Here's me with my kids from the class of 2000 in their ninth grade year--the first ninth grade class at Saipan SDA School: From L to R, Anson Smith, Manny Sablan, Nei Satur, Danny Schwarz, Abbie Algier, Jimmy Arriola, Jessica Bezzant, and Shoko Harada.

Another class that comes to mind is the 8th grade class of 2002. I taught most of them for a couple of classes for a couple of years, but we really hit it off when they became my homeroom class in 2002-2003. It was actually this half of the class (their were 16 in their graduating class, and eight came back for the 9th grade) that I bonded with in one special year. Oh there were hard times to be sure—two of the girls used to drive me nuts with their constant complaining (they know who they are! :) ). A couple of the boys were constantly hovering at the edge of academic disaster and I was constantly hectoring them to get their work in and study for their tests. But on the whole this class really clicked with me.

Beyond schoolwork we did a lot of fun things together. One of my favorite memories, another last-day-of-school, was our trip to the Nikko Resort for a full day. We swam, ate, swam some more, talked and laughed and just had a good time. I’ll also fondly remember when Babs and I had them to the house a few times for movie nights. Many of these students have stayed in touch with me over the years as well, and those communications have always been marked by a special affection and care. One of the great rewards of teaching has been having students who keep me posted on their lives, thus allowing me to see them spread their wings and fly, pursue and accomplish all the dreams I had for them. I am proud of them not just because they have accomplished this or that, but because they are truly wonderful human beings.

High School Graduation Reunion, June 2006 at Capricciossa's Restaurant. I've long had a tradition of taking my former students out for dinner as a graduation gift/reunion when they graduate from high school. It's always a nice time together getting caught up with the kids, and reliving the old days. From L to R: Wylie Paez, Kevin Rejano (he was in 8th grade but didn't come back for 9th), Aya Sato, Holly Delacruz, George Moses, and me.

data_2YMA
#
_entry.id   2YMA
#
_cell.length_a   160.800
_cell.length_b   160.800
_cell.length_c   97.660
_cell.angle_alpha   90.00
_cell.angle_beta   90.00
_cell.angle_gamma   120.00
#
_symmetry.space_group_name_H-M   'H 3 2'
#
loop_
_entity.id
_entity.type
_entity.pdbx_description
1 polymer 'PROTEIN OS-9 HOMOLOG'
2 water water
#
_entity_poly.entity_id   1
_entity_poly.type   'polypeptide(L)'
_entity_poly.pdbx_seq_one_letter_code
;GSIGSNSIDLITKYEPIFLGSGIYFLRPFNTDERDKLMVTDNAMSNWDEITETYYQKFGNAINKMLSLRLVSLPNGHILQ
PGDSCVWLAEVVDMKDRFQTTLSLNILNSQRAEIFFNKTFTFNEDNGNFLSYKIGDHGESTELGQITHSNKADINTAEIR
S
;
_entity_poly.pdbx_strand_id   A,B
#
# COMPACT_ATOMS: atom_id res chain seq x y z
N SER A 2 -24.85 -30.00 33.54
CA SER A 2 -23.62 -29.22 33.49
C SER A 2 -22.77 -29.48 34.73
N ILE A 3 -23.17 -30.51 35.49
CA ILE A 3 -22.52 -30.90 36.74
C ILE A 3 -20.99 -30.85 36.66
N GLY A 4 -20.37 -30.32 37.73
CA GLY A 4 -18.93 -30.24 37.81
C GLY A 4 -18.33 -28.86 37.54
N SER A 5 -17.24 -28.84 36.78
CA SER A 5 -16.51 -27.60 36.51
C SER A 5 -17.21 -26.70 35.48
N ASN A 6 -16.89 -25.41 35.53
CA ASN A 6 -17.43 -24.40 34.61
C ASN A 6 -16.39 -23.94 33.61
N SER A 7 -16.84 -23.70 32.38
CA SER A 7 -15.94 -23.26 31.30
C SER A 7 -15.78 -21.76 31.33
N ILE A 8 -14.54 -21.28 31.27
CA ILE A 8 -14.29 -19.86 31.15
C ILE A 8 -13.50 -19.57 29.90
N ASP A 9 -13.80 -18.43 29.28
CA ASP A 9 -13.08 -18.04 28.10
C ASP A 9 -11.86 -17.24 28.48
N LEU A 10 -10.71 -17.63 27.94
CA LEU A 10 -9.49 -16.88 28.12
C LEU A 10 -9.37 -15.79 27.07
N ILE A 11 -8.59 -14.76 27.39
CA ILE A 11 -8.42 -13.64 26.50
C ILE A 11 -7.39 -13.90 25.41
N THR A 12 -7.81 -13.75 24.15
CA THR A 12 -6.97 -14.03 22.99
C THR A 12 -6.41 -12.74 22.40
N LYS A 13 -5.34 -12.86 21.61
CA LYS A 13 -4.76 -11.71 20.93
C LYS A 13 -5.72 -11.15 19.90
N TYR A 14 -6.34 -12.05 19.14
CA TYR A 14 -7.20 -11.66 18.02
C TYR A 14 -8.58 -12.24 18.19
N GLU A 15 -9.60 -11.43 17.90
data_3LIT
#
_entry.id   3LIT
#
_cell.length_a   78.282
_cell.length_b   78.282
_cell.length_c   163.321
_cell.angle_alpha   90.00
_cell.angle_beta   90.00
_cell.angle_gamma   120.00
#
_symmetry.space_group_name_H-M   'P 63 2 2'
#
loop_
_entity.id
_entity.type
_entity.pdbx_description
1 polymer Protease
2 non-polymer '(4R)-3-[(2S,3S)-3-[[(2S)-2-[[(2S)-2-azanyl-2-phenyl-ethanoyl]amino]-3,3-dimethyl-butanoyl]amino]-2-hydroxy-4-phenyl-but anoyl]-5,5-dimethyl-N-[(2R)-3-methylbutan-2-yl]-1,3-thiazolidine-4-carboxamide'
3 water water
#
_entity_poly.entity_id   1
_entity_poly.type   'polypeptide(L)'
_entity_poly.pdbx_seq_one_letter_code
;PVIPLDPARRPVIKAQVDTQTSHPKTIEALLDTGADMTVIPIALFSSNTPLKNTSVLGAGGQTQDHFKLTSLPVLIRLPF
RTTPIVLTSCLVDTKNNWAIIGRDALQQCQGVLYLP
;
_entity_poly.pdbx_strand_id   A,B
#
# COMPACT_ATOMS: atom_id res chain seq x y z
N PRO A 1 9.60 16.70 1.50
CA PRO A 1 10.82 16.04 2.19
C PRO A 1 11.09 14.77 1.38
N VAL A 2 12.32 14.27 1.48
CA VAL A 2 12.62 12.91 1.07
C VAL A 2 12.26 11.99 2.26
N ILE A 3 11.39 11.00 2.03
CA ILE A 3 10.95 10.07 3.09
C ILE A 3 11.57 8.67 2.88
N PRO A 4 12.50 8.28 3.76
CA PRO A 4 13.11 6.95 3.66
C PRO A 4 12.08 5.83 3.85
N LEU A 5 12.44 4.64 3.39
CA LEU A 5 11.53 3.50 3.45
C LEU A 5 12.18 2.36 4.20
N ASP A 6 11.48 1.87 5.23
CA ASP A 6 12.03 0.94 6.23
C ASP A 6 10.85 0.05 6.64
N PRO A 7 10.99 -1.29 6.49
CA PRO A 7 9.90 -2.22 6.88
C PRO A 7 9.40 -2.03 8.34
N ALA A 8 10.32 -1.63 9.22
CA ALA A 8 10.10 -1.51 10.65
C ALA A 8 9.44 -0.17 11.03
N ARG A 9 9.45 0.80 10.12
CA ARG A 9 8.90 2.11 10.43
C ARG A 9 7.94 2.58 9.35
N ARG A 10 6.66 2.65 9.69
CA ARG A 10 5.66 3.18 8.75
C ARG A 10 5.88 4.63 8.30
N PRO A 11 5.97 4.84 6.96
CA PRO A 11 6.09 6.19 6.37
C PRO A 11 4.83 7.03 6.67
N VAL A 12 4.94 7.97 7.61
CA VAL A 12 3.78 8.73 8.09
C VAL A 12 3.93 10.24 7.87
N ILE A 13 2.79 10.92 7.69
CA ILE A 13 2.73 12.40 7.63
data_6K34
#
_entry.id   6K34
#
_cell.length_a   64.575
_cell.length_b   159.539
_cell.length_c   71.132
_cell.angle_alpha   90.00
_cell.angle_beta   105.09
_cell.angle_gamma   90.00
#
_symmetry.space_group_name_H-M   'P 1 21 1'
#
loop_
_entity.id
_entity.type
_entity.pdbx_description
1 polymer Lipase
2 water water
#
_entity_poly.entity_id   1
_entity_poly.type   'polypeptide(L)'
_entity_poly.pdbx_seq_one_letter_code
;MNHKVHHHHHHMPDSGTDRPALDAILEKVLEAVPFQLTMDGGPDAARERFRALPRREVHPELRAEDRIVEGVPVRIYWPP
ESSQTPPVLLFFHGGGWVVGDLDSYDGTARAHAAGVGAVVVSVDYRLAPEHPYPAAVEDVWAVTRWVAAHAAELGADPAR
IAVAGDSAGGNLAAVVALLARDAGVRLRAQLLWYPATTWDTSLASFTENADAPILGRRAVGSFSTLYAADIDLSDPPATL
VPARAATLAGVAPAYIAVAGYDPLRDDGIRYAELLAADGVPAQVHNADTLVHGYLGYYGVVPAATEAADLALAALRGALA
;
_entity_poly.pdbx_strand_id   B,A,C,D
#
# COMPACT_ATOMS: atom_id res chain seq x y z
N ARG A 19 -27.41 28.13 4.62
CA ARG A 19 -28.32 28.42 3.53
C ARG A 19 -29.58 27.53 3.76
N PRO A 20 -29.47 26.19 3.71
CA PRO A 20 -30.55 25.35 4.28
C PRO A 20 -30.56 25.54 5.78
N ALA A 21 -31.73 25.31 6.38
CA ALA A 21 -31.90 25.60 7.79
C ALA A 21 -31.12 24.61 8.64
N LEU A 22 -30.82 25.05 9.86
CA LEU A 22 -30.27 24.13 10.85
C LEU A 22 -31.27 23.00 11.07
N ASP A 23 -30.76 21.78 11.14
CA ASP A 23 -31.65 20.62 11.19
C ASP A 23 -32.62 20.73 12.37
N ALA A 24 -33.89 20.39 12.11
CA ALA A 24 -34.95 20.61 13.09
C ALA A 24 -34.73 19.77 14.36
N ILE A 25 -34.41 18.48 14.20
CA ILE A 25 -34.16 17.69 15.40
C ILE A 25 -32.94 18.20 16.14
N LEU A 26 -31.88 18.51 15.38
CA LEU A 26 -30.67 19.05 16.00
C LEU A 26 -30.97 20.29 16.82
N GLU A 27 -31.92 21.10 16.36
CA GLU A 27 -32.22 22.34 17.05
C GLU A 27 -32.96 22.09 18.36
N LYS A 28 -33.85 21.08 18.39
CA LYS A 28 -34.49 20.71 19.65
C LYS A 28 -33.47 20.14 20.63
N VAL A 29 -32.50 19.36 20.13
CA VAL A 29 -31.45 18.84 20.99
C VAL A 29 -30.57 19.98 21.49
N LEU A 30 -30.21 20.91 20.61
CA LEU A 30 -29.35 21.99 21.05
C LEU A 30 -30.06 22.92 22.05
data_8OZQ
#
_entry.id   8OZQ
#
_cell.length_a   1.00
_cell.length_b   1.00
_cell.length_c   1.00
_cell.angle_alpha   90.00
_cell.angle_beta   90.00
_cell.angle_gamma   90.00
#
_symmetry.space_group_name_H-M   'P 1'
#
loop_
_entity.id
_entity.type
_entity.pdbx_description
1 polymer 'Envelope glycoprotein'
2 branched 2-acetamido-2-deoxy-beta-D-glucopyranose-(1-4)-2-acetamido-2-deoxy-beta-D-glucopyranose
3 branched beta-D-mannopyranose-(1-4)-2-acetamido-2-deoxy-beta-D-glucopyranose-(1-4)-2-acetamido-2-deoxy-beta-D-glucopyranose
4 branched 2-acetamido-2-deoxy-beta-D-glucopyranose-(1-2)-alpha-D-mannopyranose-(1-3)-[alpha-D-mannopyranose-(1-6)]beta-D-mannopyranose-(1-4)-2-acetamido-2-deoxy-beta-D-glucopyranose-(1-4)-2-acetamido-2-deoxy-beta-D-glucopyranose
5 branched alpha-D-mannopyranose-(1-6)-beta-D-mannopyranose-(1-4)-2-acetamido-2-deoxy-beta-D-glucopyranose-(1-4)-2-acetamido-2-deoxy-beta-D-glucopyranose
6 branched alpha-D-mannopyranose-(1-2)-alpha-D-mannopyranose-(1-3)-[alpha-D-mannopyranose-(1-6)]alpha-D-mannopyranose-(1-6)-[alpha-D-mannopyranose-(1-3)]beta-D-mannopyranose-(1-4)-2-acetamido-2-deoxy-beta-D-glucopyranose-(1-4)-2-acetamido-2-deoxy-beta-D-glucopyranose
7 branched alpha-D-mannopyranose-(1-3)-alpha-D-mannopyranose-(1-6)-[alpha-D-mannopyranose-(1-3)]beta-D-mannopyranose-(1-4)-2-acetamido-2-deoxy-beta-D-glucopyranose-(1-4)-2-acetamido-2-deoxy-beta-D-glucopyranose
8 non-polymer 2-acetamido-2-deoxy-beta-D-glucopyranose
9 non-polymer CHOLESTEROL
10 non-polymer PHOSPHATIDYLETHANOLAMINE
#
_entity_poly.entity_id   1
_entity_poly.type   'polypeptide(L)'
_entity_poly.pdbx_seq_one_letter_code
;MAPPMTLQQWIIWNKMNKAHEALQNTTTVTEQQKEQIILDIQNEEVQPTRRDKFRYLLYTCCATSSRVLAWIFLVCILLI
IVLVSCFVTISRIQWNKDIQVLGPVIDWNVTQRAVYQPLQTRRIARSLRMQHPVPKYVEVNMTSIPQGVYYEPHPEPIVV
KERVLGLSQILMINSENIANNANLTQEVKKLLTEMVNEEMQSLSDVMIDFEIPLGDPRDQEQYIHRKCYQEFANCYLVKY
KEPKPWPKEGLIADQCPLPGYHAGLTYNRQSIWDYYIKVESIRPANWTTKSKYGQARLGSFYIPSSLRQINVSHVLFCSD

It’s through these classes, and other students like them, that I came to understand Jesus and the disciple He loved. It wasn’t that Jesus loved John more than the others, or that he played favorites. It was that John put forth an extra effort to be close to Jesus, and as a result He ended up with a special relationship with Him, one that was available to any follower of His who took the extra time and interest. John was “Beloved” simply because he loved Jesus more, not the other way around.

And so to these classes and to the many more individual students who have also made the extra effort to reach out, and who have warmed my heart in much the same way--and I don’t need to name you because you already know who you are; after all, you’re reading this blog! To all of you kids who’ve taken the time to write a note of appreciation, to send off an e-mail update, to stick around after class to shoot the breeze a bit, who have shown your care, to you my “beloved disciples”, I simply say: Thank You.

High School Graduation Reunion, June 2004 at Tony Romas. From L to R, standing: Babs, Andy Sutton (my student for 7th and 8th grade but not for 9th), me, Jimmy Arriola. Seated: Ian Babauta (my student for 7th/8th but not 9th), and Shoko Harada. Nei and Jess couldn't make it so Babs and I had a seperate dinner with them at the now-defunct AJ's Restaurant and Piano Bar.

Nei Satur at her 8th grade graduation, 2000. Nei just wrote on her Facebook wall that she's back for a visit and hoping we could get together. Unfortunately we just missed her!

Shoko Harada and Jessica Bezzant at their 8th grade graduation, 2000.

From the ninth grade class of 2002-2003, George Moses chowing on some delicious local food. I just ran in to George at Costco the weekend before we left Saipan. He's taller than ever and enjoying life!


absinthe said...

haha! remember when we went to managaha and we did a trust exercise which resulted in me being thrown face first into the ground? oh, what trusty times.

Sean said...

Yeah, well that wasn't technically a trust exercise. . .heh heh.

Teamwork, I believe, was the theme for that one. . .the "spider web" was the name of the activity.

Way to take one for the team ;)